NewsLocal News / February 29, 2016

Islamic Society Thanks Vandals Who Tagged Center

Islamic Society Thanks Vandals Who Tagged CenterMuslim leaders in central Indiana are treating vandalism at an Islamic center as a teaching moment.religion, Plainfield, Islamic Society of North America2016-02-29T00:00:00-05:00
Islamic Society Thanks Vandals Who Tagged Center

Hazem Bata, secretary general of the Islamic Society of North America, discussing vandalism to the building Monday.

Ryan Delaney/WFYI

PLAINFIELD, Ind. -- There have been several possibly racially-motivated attacks in Indiana in recent weeks. Muslim leaders in central Indiana are treating the latest, vandalism at an Islamic center, as a teaching moment.

"As Muslims in America, we refuse to be victims in our own country," the society’s secretary general, Hazem Bata, said Monday.

Security footage captured three young men writing racial slurs toward Middle Eastern Muslims and the Islamic State extremist group on the side of the Islamic Society of North America’s headquarters in Plainfield early Sunday morning.

Leaders there said one person inside the building witnessed the group driving away, but that the vandals did not try to enter the building. The paint has since been removed.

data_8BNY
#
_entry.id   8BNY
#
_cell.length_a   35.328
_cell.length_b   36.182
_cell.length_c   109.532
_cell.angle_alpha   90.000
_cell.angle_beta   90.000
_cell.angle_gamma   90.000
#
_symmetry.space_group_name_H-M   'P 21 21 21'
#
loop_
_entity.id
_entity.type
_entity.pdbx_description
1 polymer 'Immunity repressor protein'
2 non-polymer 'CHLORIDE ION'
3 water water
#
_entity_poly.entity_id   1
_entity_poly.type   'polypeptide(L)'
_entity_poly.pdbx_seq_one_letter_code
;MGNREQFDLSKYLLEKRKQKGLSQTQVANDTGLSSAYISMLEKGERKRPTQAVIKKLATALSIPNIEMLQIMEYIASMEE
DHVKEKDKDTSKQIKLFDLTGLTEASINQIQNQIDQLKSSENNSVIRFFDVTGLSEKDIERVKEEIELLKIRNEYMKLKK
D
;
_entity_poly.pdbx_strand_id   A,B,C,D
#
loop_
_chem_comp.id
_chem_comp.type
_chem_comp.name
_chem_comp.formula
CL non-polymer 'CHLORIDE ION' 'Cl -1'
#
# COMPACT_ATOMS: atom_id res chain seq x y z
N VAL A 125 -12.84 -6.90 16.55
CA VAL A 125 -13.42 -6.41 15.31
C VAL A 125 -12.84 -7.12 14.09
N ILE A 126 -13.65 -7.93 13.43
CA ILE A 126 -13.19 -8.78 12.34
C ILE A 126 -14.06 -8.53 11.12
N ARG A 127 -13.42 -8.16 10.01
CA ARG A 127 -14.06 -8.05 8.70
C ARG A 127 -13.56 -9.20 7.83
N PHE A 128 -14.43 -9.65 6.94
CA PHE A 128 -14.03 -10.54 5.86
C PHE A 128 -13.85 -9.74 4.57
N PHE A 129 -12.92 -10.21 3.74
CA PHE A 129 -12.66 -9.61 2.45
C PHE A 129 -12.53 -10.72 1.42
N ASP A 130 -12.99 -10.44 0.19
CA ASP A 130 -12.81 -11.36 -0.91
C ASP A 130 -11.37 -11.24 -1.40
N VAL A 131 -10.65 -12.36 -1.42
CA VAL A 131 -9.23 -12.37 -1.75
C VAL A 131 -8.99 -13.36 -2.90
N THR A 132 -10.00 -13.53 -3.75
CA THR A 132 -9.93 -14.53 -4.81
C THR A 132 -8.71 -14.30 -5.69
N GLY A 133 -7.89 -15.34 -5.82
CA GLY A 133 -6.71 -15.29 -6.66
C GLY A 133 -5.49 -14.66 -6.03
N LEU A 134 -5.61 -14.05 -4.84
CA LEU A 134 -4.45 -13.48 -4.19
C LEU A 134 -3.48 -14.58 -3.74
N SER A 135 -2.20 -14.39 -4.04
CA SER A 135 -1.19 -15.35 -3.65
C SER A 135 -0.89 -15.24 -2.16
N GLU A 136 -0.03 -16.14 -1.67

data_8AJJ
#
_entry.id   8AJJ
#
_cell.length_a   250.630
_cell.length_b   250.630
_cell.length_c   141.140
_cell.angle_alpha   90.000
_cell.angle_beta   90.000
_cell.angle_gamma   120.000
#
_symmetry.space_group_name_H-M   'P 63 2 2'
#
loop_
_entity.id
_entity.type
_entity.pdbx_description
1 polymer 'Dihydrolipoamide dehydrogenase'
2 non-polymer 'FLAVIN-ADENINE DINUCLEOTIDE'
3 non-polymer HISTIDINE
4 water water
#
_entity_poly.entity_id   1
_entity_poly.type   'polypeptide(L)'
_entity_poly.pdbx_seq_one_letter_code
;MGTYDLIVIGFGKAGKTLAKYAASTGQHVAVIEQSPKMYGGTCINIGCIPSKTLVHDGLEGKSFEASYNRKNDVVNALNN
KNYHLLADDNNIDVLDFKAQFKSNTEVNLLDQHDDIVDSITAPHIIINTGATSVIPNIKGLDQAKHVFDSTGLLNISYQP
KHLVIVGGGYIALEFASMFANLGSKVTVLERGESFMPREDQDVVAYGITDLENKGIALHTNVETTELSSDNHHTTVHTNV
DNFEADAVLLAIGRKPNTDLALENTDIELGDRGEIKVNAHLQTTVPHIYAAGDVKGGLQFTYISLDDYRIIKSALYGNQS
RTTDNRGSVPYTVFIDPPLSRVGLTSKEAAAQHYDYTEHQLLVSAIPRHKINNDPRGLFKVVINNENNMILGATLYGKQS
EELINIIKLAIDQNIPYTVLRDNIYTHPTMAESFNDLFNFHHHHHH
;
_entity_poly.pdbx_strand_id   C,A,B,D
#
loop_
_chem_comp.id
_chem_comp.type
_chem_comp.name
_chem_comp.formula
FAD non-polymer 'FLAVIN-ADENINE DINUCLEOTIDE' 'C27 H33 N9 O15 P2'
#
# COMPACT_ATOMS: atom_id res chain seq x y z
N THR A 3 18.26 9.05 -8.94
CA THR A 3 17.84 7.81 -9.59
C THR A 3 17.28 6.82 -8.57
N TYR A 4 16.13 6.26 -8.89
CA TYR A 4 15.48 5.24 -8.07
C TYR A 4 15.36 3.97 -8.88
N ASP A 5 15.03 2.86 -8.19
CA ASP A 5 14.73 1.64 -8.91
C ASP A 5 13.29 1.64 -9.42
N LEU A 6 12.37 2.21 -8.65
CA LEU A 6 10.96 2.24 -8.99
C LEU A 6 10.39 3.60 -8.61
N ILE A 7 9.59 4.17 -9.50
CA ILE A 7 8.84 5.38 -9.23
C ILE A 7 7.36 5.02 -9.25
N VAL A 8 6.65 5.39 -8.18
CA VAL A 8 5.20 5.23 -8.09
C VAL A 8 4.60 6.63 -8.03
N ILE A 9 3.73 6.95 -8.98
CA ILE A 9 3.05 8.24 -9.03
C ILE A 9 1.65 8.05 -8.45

Flanked by Jewish and Christian faith leaders, with dozens more in attendance at a press conference, Bata thanked the vandals for bringing them together.

"The bonds between Muslims and their fellow Americans and the bonds between Muslims and their brothers and sisters in other faiths is stronger than the bonds between spray paint in brick," Bata said.

Several other faith leaders spoke out in support of ISNA and condemned the attack. They also stressed Indiana's need for a hate crimes law.

Bata says he doesn’t want these types of actions to go unchecked and the FBI was notified of the possible hate crime, but he said he doesn’t know yet if the center will press charges if the vandals are caught.

"The error of their actions is obvious to all," Bata said.

Descriptive features, such as race or ethnicity, were not able to be made out from the security footage, Plainfield police spokeswoman Capt. Jill Lees said.

The ISNA vandalism happened four days after three young African immigrants, two of them Muslim, were found shot to death "execution-style" in Fort Wayne.

Contact Ryan: 317.489.4491 | rdelaney@wfyi.org | @rpatrickdelaney 

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